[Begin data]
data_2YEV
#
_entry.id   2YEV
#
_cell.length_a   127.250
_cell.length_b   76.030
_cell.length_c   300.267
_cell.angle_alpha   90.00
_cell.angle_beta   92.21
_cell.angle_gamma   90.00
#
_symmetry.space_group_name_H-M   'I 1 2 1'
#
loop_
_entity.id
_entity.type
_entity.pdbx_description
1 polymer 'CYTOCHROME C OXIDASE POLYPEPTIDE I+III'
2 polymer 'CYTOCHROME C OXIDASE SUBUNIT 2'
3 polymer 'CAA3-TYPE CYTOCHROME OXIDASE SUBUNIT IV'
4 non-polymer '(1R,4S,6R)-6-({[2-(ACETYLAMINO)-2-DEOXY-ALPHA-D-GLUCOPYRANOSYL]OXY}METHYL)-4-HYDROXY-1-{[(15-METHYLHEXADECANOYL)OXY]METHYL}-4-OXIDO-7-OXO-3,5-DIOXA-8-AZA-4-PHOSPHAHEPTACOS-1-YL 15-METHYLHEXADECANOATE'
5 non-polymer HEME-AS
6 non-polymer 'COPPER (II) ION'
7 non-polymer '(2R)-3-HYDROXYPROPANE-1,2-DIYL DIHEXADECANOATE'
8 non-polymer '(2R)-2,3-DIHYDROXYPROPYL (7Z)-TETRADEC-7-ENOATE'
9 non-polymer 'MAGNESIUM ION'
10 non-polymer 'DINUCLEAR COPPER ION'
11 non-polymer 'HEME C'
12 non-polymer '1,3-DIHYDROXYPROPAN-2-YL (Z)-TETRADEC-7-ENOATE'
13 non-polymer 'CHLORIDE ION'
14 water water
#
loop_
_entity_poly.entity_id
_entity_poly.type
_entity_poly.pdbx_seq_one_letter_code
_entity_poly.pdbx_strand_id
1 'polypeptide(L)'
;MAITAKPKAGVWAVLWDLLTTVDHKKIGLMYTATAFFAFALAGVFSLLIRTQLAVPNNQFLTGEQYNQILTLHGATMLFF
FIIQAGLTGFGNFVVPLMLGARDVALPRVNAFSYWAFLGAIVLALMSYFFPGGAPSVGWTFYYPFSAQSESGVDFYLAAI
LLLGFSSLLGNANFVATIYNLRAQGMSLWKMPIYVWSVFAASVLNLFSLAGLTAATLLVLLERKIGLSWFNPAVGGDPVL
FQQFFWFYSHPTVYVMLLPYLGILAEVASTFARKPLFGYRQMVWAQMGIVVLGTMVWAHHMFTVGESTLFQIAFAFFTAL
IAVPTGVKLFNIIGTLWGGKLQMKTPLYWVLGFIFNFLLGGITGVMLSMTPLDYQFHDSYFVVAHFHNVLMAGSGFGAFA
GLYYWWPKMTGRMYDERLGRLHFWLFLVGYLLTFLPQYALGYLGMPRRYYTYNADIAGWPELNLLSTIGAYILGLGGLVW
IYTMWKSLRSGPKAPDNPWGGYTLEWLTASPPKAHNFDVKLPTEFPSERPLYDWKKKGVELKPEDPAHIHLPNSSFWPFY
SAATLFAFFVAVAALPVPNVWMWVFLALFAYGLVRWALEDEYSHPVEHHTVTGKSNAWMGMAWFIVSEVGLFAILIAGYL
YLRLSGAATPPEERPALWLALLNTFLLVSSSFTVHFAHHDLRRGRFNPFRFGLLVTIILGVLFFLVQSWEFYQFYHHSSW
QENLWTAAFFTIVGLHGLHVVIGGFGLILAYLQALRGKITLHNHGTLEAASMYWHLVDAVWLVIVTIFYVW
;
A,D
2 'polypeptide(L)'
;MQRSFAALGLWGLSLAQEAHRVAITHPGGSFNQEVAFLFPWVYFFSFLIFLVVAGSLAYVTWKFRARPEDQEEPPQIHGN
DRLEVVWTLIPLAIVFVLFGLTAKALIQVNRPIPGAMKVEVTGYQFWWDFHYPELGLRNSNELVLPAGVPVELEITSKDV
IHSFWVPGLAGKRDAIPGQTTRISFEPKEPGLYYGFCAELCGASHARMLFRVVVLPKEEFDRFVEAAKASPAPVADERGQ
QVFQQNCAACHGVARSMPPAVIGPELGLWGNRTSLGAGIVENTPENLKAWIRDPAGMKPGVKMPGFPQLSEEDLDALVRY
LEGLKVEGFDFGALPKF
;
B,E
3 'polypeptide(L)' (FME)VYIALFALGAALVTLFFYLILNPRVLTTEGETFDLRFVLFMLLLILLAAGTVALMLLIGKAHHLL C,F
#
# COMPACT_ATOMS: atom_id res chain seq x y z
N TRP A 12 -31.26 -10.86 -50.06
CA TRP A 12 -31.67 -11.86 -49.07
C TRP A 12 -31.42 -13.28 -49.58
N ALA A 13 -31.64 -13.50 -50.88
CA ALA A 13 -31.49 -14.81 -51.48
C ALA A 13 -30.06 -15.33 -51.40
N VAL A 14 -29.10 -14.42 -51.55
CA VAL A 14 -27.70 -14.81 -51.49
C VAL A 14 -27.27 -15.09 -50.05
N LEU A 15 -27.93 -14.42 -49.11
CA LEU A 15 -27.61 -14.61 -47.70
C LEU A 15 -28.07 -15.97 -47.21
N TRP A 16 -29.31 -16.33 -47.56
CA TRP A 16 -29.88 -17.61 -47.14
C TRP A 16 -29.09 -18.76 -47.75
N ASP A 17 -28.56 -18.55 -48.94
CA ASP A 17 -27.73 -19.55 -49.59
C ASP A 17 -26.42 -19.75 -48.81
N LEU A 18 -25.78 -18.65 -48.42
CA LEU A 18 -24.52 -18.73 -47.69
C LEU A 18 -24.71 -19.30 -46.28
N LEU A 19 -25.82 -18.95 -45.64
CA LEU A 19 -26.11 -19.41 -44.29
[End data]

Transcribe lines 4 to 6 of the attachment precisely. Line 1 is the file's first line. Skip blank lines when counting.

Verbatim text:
#
_cell.length_a   127.250
_cell.length_b   76.030